Prior Lake is moving closer toward its goal of developing a community-wide fiber optic network, an ambitious project that's part of a broader strategy to stimulate the city's economy.

The Economic Development Authority (EDA) last week heard the results of a consultant's study outlining the costs and benefits of the network. It's likely that the project would cost about $28 million and would require bonding of about $35 million. It would provide a wide array of high-speed telecommunications services to residents, businesses, schools and health care providers, as well as local government.

Officials took no action, saying they need more time to study the proposal. "There's still so much to talk about," said Mayor Mike Myser. Officials agreed that if they can get their questions answered, it's possible the project could be considered by the City Council in July.

The development of a fiber optic network has been on the radar of Prior Lake planners for quite awhile. It's part of a larger plan that envisions a "technology village" that would serve as an incubator for tech-related businesses, including in-home businesses.

The city also wants to develop a data center that would allow companies to use other off-site facilities for data services and storage needs, saving them the cost of housing and maintaining their own equipment on-site. City officials said a site for the data center hasn't been chosen yet, but that it would likely be along the County Road 42 corridor.

"You won't get a data center without a fiber network that has multiple and diverse paths," said Eric Lampland, president of LookoutPoint Communications, the St. Paul consulting firm that prepared the study.

Attracting and maintaining more high-tech businesses could diversify, as well as increase, the city's labor force. Prior Lake's employment level decreased 3 percent from 2000-2010 compared to growth in neighboring cities Savage and Shakopee. A city report says almost two-thirds of Prior Lake's labor force works in the arts, entertainment and hospitality sectors, mostly at Mystic Lake Casino and Hotel. Councilman Ken Hedberg, who serves on the EDA, noted that the city's long-term growth projections have been lowered due to the recession.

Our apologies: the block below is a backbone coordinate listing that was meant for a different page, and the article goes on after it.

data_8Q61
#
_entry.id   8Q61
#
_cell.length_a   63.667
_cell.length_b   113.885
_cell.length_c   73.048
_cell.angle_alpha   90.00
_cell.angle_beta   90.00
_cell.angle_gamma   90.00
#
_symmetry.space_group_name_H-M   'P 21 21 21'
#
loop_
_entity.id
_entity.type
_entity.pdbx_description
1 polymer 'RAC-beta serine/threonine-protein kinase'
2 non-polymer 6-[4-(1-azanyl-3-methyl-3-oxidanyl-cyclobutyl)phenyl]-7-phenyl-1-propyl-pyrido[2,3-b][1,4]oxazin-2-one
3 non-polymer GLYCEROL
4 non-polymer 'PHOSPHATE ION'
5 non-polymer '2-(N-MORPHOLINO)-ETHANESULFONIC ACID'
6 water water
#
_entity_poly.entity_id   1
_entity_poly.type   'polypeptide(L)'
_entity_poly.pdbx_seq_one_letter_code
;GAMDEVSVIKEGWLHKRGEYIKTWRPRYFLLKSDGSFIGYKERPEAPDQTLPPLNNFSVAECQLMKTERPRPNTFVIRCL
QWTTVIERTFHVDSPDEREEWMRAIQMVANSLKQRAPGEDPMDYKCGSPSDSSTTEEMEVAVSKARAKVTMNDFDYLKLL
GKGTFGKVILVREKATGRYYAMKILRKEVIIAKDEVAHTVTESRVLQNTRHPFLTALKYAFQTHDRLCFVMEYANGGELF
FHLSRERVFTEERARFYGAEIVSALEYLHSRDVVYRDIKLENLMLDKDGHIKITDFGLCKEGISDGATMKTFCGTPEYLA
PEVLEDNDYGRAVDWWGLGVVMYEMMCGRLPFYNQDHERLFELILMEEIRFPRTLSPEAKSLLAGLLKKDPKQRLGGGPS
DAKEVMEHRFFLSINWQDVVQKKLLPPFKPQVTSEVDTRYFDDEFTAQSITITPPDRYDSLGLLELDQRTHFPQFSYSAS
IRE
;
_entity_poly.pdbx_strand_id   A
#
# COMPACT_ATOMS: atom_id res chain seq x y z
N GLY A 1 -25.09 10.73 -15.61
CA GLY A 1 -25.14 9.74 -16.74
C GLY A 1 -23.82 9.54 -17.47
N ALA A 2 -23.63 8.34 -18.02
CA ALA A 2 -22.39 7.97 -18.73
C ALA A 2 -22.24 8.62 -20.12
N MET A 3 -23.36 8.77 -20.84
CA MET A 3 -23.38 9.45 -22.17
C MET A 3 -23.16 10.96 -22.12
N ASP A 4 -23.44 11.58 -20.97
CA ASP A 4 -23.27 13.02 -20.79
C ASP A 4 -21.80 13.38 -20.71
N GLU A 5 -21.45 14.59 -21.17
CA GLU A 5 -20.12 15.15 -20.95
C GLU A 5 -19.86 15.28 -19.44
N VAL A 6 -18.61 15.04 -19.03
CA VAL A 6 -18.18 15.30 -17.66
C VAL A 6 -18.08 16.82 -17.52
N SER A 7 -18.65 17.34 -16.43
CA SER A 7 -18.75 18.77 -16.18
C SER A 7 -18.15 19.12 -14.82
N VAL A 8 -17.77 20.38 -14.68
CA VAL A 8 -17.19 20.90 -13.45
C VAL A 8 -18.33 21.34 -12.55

Prior Lake's existing carriers -- Integra, CenturyLink and Mediacom -- provide service of 20 to 30 megabits per second, a speed the study said will be insufficient down the road. The report also said it's doubtful existing providers would be interested in upgrading because of the difficulty in recouping the investment.

The report said the existing carriers would be unlikely to serve as partners under its recommended plan for the city to provide phone, television and Internet service and have private businesses provide everything else. Under this plan, the network would generate a cash flow by its fourth year of operation and throw off excess revenue that would eventually total $5.6 million a year.

Those additional services include a wide variety of applications, including remote health care, distance learning and traffic control. The new network would allow people to connect at home, in a coffee shop or in city parks.

Myser said it's essential that existing providers be asked if they want to be partners. "Give them a chance to turn us down," he said.

Myser and other officials said the city needs to avoid alienating those companies. They also don't want to repeat the mistakes made by Monticello, whose fiber network ran into financial difficulties after the city was sued by its phone service provider and got into a price war with its cable company.

Lampland agreed, saying the appeal of the new network should be speed and quality service, not just price.

Susan Feyder • 952-746-3282